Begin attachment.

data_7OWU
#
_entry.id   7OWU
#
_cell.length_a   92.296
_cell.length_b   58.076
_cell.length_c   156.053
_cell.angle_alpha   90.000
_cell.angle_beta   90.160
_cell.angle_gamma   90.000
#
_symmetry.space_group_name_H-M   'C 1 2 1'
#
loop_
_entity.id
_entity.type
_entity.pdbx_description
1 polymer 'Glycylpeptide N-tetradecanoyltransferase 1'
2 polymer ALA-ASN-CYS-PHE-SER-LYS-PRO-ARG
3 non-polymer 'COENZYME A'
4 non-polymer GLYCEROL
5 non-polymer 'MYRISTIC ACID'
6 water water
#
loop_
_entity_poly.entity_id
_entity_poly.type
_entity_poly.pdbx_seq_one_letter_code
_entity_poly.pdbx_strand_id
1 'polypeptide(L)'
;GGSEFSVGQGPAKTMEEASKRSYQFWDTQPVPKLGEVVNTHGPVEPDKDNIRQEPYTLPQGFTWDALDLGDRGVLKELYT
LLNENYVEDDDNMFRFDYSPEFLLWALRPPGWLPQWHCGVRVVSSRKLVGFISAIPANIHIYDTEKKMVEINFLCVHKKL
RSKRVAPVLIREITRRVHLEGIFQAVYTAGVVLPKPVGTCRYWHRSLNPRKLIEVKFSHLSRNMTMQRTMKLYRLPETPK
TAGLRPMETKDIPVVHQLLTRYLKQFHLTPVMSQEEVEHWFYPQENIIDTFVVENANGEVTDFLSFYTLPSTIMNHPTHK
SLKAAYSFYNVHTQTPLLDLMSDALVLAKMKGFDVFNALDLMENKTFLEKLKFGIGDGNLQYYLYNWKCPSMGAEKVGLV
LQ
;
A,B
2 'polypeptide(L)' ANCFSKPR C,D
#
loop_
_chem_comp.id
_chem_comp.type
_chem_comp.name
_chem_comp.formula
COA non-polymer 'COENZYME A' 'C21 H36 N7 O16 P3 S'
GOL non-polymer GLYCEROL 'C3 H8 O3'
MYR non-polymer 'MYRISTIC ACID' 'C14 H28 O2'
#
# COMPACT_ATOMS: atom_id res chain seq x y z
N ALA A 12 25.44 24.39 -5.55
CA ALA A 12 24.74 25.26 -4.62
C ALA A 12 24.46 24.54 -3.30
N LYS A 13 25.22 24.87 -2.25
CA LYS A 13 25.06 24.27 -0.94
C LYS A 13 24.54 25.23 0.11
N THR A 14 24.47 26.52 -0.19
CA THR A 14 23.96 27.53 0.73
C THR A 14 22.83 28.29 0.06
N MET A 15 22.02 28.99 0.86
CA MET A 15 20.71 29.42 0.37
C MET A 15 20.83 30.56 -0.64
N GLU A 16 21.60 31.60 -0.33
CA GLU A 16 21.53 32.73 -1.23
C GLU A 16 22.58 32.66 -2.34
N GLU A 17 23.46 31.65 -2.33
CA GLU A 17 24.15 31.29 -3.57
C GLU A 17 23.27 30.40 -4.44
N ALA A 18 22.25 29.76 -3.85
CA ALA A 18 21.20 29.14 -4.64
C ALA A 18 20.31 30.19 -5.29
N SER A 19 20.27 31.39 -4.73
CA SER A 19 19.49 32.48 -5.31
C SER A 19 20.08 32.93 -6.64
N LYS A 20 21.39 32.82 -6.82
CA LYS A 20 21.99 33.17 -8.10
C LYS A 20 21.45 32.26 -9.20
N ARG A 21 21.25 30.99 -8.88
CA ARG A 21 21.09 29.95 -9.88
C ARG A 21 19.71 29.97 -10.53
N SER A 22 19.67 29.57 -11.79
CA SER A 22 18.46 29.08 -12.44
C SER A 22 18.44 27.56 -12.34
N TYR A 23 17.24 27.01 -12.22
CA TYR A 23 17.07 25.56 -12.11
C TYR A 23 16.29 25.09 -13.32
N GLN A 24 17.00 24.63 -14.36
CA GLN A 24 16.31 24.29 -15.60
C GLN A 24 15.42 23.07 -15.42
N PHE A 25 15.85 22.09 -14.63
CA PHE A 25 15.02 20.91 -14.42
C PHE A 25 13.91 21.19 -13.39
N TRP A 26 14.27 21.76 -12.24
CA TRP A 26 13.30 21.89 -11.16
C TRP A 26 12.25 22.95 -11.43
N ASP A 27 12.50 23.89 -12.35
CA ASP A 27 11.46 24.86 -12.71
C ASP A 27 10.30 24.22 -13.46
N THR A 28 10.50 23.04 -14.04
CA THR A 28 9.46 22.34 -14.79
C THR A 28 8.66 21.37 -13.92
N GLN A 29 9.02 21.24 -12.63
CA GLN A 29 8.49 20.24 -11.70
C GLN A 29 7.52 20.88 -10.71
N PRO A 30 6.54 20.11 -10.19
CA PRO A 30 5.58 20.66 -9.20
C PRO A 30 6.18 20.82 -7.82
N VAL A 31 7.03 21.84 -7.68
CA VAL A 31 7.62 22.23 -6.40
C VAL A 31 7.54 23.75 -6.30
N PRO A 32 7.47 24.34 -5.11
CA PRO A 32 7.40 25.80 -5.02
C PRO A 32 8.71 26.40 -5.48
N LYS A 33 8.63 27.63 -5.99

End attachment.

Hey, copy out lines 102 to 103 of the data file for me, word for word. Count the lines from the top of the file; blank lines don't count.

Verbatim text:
N GLN A 29 9.02 21.24 -12.63
CA GLN A 29 8.49 20.24 -11.70